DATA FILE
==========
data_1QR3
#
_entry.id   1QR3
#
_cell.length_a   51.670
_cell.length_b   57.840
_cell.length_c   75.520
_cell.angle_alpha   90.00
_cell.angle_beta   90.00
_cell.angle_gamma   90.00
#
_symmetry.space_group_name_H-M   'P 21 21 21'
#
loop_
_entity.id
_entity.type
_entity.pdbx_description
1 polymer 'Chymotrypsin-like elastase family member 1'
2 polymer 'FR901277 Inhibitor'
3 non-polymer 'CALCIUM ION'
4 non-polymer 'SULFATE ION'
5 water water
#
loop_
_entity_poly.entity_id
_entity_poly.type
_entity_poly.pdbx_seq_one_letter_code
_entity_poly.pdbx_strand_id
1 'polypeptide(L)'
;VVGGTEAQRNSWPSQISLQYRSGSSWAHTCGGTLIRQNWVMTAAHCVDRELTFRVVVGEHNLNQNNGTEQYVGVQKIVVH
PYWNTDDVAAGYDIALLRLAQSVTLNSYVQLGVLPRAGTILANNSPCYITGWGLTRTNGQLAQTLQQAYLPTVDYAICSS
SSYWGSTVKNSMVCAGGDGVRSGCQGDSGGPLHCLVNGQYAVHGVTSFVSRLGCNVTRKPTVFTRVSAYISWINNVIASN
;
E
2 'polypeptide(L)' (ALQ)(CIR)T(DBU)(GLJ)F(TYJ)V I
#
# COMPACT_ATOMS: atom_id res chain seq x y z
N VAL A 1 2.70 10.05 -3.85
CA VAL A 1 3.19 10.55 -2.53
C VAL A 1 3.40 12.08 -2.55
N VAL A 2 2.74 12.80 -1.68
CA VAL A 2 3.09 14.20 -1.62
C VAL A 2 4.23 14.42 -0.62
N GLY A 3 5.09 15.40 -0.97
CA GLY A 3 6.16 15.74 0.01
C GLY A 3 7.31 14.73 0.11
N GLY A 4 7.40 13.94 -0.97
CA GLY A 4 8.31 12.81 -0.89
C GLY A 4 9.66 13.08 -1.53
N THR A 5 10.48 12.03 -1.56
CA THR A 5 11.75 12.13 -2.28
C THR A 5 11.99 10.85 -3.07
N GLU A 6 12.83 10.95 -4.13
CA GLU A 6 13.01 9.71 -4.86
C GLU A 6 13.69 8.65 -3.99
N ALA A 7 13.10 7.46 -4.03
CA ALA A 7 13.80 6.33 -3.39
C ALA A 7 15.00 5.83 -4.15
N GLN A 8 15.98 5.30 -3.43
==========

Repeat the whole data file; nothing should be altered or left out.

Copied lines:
data_1QR3
#
_entry.id   1QR3
#
_cell.length_a   51.670
_cell.length_b   57.840
_cell.length_c   75.520
_cell.angle_alpha   90.00
_cell.angle_beta   90.00
_cell.angle_gamma   90.00
#
_symmetry.space_group_name_H-M   'P 21 21 21'
#
loop_
_entity.id
_entity.type
_entity.pdbx_description
1 polymer 'Chymotrypsin-like elastase family member 1'
2 polymer 'FR901277 Inhibitor'
3 non-polymer 'CALCIUM ION'
4 non-polymer 'SULFATE ION'
5 water water
#
loop_
_entity_poly.entity_id
_entity_poly.type
_entity_poly.pdbx_seq_one_letter_code
_entity_poly.pdbx_strand_id
1 'polypeptide(L)'
;VVGGTEAQRNSWPSQISLQYRSGSSWAHTCGGTLIRQNWVMTAAHCVDRELTFRVVVGEHNLNQNNGTEQYVGVQKIVVH
PYWNTDDVAAGYDIALLRLAQSVTLNSYVQLGVLPRAGTILANNSPCYITGWGLTRTNGQLAQTLQQAYLPTVDYAICSS
SSYWGSTVKNSMVCAGGDGVRSGCQGDSGGPLHCLVNGQYAVHGVTSFVSRLGCNVTRKPTVFTRVSAYISWINNVIASN
;
E
2 'polypeptide(L)' (ALQ)(CIR)T(DBU)(GLJ)F(TYJ)V I
#
# COMPACT_ATOMS: atom_id res chain seq x y z
N VAL A 1 2.70 10.05 -3.85
CA VAL A 1 3.19 10.55 -2.53
C VAL A 1 3.40 12.08 -2.55
N VAL A 2 2.74 12.80 -1.68
CA VAL A 2 3.09 14.20 -1.62
C VAL A 2 4.23 14.42 -0.62
N GLY A 3 5.09 15.40 -0.97
CA GLY A 3 6.16 15.74 0.01
C GLY A 3 7.31 14.73 0.11
N GLY A 4 7.40 13.94 -0.97
CA GLY A 4 8.31 12.81 -0.89
C GLY A 4 9.66 13.08 -1.53
N THR A 5 10.48 12.03 -1.56
CA THR A 5 11.75 12.13 -2.28
C THR A 5 11.99 10.85 -3.07
N GLU A 6 12.83 10.95 -4.13
CA GLU A 6 13.01 9.71 -4.86
C GLU A 6 13.69 8.65 -3.99
N ALA A 7 13.10 7.46 -4.03
CA ALA A 7 13.80 6.33 -3.39
C ALA A 7 15.00 5.83 -4.15
N GLN A 8 15.98 5.30 -3.43